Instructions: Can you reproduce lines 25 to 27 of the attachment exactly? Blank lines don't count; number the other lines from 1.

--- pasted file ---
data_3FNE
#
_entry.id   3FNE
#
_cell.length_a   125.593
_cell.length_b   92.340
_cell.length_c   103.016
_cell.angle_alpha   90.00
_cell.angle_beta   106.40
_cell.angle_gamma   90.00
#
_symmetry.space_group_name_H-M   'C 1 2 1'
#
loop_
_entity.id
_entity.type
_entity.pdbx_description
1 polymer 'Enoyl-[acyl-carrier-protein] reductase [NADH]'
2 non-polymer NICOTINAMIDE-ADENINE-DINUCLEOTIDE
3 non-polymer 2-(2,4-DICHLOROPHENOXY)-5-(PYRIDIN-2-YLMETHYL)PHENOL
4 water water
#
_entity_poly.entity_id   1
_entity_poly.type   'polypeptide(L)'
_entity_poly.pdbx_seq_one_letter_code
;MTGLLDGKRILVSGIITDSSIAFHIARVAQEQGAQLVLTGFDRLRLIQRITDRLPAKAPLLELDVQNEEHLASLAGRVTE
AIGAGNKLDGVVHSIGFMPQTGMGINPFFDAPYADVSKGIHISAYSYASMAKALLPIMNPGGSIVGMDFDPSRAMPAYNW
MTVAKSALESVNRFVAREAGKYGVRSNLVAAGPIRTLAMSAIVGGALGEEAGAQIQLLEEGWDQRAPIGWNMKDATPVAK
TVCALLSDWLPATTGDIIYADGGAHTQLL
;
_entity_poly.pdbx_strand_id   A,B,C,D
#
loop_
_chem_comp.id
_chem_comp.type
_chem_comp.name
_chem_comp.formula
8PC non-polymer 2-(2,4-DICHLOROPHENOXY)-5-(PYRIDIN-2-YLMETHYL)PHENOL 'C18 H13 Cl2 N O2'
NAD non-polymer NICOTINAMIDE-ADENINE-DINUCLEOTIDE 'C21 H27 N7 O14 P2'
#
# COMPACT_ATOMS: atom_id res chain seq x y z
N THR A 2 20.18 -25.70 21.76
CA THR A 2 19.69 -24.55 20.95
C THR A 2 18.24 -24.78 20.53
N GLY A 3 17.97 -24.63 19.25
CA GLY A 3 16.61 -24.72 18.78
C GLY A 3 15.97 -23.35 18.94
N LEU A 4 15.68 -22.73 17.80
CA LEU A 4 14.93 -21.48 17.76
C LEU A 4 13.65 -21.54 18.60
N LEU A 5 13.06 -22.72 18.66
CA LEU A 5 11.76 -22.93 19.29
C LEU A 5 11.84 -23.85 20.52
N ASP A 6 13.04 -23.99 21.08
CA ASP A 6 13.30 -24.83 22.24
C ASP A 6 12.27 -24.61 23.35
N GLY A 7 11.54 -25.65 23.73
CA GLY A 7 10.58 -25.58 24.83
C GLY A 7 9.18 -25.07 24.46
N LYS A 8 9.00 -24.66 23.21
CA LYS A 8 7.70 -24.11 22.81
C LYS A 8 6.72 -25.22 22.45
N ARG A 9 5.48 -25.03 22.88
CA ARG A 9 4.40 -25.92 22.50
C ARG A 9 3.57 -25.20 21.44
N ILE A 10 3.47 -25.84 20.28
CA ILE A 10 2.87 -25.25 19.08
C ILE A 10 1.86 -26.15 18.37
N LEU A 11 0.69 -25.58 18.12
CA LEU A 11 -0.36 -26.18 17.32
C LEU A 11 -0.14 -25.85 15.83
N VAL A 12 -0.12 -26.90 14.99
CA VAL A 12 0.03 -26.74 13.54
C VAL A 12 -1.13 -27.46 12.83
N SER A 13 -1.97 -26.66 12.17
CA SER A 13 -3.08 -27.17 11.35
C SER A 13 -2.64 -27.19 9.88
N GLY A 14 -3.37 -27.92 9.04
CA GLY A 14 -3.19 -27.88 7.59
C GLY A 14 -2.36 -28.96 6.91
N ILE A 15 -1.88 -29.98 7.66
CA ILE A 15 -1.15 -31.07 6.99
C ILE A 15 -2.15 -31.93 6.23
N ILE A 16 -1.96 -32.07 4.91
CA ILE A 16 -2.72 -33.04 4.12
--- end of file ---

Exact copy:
_entity_poly.pdbx_seq_one_letter_code
;MTGLLDGKRILVSGIITDSSIAFHIARVAQEQGAQLVLTGFDRLRLIQRITDRLPAKAPLLELDVQNEEHLASLAGRVTE
AIGAGNKLDGVVHSIGFMPQTGMGINPFFDAPYADVSKGIHISAYSYASMAKALLPIMNPGGSIVGMDFDPSRAMPAYNW